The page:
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> If you're in this field, and consider yourself an "engineer" but your math sucks, go read up on all you can about mathematics and statistics, just like you did back when you were learning about programming, operating systems and networking.

This assumes availability of time. Obviously, given enough time, people could develop both top-tier engineering and DS skillsets!

Of course, if lots of free time were common we'd all be full-stack developers who also field sales calls and work on product strategy etc. etc.

I don't know... Are you saying that someone like Donald Knuth had a lot of free time? Data problems are arguably the hardest problems out there and they require deep understanding of mathematics as well as computers, that's just the way it is. It does take time and effort and even may be a bit of talent as well, not everyone is cut out for it.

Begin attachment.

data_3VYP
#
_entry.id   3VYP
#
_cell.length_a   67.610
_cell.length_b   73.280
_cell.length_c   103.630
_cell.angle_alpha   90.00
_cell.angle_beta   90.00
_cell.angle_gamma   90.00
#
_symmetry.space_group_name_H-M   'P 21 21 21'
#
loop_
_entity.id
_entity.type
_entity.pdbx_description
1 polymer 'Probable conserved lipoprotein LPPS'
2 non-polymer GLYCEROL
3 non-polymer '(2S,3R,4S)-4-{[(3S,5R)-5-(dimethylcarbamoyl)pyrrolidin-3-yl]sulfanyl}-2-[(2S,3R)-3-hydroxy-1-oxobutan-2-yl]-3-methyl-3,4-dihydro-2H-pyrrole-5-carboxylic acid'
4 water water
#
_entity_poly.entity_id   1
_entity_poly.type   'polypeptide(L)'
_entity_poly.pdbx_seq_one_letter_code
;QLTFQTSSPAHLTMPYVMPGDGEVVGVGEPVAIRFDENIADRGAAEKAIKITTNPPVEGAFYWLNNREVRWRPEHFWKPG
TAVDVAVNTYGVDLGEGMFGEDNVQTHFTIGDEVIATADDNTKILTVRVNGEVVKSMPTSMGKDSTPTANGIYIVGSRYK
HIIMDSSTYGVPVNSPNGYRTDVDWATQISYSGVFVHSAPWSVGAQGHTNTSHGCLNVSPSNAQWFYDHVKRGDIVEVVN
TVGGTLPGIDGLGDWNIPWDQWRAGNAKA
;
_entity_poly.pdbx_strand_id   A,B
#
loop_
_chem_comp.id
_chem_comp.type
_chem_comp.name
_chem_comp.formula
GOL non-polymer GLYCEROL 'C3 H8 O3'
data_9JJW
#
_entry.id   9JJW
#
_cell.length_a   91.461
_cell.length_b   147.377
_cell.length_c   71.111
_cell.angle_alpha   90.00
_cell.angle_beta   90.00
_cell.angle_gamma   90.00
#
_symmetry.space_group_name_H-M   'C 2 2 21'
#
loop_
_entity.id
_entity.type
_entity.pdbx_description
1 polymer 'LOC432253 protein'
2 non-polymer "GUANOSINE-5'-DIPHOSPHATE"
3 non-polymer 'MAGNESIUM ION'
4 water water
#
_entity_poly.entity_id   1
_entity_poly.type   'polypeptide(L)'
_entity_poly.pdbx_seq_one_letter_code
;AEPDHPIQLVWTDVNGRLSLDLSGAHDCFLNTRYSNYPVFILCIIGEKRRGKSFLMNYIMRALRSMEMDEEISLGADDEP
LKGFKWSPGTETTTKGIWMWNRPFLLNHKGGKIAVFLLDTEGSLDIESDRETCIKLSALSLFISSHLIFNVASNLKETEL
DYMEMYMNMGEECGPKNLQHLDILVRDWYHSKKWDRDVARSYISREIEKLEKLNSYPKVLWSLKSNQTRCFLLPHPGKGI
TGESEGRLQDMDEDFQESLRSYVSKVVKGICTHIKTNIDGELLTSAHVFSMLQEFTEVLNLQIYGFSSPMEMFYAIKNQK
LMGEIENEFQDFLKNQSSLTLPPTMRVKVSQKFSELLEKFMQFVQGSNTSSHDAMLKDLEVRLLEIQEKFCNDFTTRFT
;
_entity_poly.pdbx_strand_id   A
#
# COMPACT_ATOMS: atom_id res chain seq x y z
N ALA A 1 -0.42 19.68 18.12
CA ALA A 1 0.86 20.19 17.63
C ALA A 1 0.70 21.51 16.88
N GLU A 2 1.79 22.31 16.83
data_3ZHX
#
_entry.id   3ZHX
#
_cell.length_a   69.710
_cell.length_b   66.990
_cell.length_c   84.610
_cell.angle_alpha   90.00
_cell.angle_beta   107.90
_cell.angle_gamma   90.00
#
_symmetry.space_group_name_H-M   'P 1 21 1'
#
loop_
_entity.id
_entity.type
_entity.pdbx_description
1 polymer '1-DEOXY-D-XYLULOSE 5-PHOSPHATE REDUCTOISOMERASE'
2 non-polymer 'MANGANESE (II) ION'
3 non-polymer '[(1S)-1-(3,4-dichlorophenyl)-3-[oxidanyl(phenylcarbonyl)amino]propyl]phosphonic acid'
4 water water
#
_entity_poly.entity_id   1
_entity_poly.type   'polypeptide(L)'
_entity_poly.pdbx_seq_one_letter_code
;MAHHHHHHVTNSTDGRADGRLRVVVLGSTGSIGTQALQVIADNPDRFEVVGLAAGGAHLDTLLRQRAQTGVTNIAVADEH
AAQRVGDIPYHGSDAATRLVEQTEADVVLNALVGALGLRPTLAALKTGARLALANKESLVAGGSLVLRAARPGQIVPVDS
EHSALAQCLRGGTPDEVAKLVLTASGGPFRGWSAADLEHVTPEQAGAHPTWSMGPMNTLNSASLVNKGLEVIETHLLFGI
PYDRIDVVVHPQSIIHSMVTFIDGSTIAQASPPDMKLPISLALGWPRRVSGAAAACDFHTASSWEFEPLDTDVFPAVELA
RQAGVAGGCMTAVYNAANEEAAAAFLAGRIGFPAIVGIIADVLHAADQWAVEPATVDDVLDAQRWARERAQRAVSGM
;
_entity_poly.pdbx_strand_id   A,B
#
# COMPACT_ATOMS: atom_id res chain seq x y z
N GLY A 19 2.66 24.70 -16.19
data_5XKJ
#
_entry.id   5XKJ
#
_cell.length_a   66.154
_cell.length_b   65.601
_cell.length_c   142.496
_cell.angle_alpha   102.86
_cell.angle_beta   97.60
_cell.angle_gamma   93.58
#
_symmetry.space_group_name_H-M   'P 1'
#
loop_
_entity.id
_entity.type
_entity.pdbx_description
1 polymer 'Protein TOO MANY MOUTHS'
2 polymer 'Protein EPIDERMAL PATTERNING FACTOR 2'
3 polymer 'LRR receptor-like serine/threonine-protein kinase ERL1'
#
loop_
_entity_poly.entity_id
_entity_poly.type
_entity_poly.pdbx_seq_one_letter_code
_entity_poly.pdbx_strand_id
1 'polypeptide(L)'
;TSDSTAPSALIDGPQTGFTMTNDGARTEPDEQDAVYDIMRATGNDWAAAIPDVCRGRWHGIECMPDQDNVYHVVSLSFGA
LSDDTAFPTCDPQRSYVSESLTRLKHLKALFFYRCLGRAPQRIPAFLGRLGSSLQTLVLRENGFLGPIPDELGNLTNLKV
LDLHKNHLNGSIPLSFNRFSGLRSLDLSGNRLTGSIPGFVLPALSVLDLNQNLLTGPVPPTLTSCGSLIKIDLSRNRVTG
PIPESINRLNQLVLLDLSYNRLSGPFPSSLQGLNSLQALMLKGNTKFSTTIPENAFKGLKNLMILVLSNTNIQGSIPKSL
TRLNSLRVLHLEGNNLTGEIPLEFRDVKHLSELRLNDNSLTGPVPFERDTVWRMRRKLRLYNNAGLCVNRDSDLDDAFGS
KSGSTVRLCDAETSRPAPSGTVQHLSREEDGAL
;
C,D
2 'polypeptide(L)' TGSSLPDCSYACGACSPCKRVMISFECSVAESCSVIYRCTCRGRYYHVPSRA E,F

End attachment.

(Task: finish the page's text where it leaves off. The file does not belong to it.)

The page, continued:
No, I'm saying that someone like Donald Knuth is obligated, by the terms of his employment as a premier academic, to sit on the cutting edge of both mathematics and computer science.

/u/dxbydt commented on this very well, so I'll only reinforce the point that not everyone is Donald Knuth. If the distinction between DS and Engineer is blurred in your specific instance, and you're capable of Knuth-ian levels of work in both, you are almost certainly underpaid and need to lead a team or start a company yourself, stat, since a top-tier combination of those skills is exceedingly rare.

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